It was a hard lesson, but St Hugh finally found the peace of accepting that God would work through him.
The Christian call to humility is a difficult one.
For those who are extremely talented, good-looking, and well-liked, the challenge is to be more aware of flaws and of the fact that all that is good comes from God.
“Who confers distinction on you?” St. Paul asks in 1 Corinthians 4:7. “What do you possess that you have not received? And if you have received it, why are you boasting as if you did not receive it?”
Those who struggle with pride would do well to remember that every gift and talent and positive attribute they possess is pure gift.
For others, the struggle lies elsewhere.
Despite your gifts, you feel inadequate to the task the Lord has put before you. Each time you fail, your temptation is to give up, certain that you can never be enough. Rather than recognize that the Lord qualifies the called, you despair that your efforts will only end in failure.
St. Hugh of Grenoble (1053-1132) was one of the latter. Despite being handsome and talented and so bright that he was chosen bishop at age 27, Hugh was so convinced of his own inadequacy that on more than one occasion, he abandoned his post and fled to a monastery, offering his resignation of a job he felt he couldn’t handle.
Born to a pious family in France and praised for his intelligence from a very young age, the 27-year-old layman protested loudly when he was chosen bishop.
“But I repeat to you that I am not worthy of it!” he exclaimed. “What fairy tale is this that you’re telling me?” asked Bishop Hugh of Die.
“Who is asking you to act on your own strength? Count first on God, who will give you help.” For the first time, Hugh of Grenoble was taught the lesson that would form the chorus of his life: it is God who works in you, or (in the words of Exodus 14:14), “The Lord himself will fight for you; you have only to be still.”
Bishop Hugh was overwhelmed by the tasks that lay before him when he inherited a diocese filled with corruption and disinterest. But he’d never failed before, so he took up his bishop’s staff with a will and began fighting simony, ignorance, and clerical unchastity all over the diocese.
For two years he persevered, but to little effect. Discouraged by his slow progress, he declared himself unfit for the episcopacy and retreated to a monastery to live out his life as a Benedictine monk. For a year, letters went back and forth between the monastery and the Vatican, with the Pope reminding him firmly that the Lord didn’t need his talent but his faithfulness.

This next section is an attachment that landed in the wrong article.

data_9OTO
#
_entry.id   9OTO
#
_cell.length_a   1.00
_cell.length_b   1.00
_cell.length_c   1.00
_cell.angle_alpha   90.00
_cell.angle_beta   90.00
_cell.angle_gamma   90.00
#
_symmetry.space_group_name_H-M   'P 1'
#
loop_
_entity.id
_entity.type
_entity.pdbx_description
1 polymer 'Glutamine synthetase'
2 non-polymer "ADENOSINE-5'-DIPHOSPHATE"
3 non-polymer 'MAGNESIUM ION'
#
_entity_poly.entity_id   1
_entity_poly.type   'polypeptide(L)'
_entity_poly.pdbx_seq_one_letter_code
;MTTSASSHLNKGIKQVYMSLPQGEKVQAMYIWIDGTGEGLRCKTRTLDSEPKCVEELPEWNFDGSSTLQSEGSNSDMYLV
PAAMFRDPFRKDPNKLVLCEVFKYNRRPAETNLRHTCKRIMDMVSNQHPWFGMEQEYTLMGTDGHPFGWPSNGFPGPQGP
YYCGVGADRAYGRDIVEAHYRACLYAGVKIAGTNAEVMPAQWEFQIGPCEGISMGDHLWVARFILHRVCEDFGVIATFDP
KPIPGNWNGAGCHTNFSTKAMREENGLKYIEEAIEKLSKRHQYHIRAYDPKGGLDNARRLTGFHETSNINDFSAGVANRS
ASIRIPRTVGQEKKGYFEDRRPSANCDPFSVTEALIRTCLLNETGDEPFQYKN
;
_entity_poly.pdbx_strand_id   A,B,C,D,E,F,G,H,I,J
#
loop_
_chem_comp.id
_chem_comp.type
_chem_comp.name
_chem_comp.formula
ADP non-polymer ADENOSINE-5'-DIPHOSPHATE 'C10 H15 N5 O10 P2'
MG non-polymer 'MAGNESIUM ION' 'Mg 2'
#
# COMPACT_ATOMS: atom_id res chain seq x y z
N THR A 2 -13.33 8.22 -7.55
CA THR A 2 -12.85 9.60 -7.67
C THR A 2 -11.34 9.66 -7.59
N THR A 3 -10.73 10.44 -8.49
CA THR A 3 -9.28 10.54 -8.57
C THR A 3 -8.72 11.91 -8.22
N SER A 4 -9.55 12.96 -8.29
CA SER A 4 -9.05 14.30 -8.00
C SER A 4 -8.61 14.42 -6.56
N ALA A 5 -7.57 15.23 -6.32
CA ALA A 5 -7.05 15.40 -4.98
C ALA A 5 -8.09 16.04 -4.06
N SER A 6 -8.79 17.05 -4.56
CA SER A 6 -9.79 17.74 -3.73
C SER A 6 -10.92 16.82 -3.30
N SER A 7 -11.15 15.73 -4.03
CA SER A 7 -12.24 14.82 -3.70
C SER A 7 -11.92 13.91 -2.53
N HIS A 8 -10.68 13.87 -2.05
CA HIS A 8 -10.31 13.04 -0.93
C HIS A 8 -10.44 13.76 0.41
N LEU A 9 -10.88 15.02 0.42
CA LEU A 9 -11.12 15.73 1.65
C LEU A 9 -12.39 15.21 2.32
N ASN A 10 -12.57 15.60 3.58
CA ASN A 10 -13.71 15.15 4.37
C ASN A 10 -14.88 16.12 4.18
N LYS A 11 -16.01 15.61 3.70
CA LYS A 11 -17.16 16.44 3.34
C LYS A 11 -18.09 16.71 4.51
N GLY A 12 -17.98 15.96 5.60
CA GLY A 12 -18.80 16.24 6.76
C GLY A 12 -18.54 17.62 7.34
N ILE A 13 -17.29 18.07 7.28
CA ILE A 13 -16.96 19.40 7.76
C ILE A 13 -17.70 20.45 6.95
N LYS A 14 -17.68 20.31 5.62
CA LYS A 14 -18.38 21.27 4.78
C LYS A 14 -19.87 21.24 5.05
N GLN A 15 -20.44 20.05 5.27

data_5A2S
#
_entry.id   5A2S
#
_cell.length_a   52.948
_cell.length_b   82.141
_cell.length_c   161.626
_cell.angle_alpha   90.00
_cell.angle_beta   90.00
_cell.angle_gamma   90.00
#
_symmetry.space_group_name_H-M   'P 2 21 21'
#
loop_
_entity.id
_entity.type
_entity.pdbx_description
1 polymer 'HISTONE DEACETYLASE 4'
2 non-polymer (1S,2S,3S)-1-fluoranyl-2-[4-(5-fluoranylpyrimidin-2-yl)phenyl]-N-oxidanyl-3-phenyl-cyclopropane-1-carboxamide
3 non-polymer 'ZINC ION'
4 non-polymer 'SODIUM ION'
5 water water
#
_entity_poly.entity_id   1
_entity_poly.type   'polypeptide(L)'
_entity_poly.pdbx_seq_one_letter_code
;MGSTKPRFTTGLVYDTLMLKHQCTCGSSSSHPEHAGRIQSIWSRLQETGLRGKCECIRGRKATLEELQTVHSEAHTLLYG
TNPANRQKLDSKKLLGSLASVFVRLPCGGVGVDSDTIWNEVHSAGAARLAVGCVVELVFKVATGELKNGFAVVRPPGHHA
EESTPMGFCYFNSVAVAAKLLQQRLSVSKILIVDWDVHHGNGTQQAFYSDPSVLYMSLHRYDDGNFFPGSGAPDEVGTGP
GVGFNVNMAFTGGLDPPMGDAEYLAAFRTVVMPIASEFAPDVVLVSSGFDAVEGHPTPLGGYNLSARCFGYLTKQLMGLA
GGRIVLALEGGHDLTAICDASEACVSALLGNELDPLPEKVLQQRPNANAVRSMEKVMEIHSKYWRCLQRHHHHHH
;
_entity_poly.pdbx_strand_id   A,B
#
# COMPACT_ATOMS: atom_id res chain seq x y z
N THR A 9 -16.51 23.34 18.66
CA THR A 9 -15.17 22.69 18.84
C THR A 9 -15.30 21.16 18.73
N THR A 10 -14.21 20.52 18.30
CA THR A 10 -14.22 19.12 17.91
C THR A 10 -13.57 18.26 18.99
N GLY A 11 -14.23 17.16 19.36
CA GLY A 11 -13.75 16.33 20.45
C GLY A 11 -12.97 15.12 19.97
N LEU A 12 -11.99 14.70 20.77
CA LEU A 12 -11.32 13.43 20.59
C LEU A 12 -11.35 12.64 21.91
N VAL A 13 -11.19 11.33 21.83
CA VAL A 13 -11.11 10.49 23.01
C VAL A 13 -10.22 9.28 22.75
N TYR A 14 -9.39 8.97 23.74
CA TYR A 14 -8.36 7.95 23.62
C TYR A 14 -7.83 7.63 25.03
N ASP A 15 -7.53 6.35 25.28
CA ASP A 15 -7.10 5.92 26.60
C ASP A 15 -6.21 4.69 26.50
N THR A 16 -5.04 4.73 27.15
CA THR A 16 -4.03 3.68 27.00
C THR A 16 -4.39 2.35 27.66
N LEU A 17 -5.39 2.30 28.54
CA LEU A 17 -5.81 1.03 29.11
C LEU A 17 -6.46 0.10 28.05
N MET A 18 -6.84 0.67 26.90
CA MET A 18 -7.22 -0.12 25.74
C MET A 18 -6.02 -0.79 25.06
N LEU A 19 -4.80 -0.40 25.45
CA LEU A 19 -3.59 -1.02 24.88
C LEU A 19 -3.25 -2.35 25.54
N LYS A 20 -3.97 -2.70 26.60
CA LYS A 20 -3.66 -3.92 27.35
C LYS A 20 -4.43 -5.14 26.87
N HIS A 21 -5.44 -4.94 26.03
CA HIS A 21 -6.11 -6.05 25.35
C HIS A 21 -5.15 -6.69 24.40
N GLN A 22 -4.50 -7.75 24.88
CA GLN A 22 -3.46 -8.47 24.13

“But I repeat to you that I can’t do anything that’s good and worthwhile!” he insisted. “Very well, granted. You can’t do anything, my son,” replied Pope St. Gregory VII, “but you are bishop, and the Sacrament can do everything.”
Chastened, the good bishop returned to Grenoble to continue what he was certain would be a fruitless battle.
Often it’s only we who can’t see the good effect of our work, and St. Hugh spent the next 50 years attempting again and again to resign his post, unable to see the reform his leadership and example were accomplishing.
Probably best known for his assistance in the formation of the Carthusians (St. Bruno was his mentor and St. Hugh gave them the land that would become the Grande Chartreuse), Hugh often retreated to the silent monastery. Each time there was a new pope, he would tender his resignation again, pleading with the Holy Father to find someone better-suited to the task. Each time Rome and St. Bruno would remind him of his duty, both to his diocese and to the God who was the one working through him.
After his 52-year episcopate, the Diocese of Grenoble was an entirely different place, transformed by the natural gifts of St. Hugh and the power of God making use of a humble servant.
At the end of his life, still hoping to retire to a life of silent prayer, St. Hugh was able to make the words of Isaiah his own: “You mete out peace to us, O Lord, for it is you who have accomplished all we have done” (Isaiah 26:12).
He had spent half a century reforming the clergy, giving to the poor, and inspiring the faithful to follow in his humble footsteps. Despite suffering debilitating headaches for years, he neither complained nor slowed in his work, and at the end of his life he heard the Father welcome him to a well-deserved rest: “Well done, good and faithful servant.”
On April 1, the feast of St. Hugh of Grenoble, let’s pray for all those who feel inadequate to the life the Lord has put before them, that in humility they will recognize that God himself will fight for them.
St. Hugh of Grenoble, pray for us!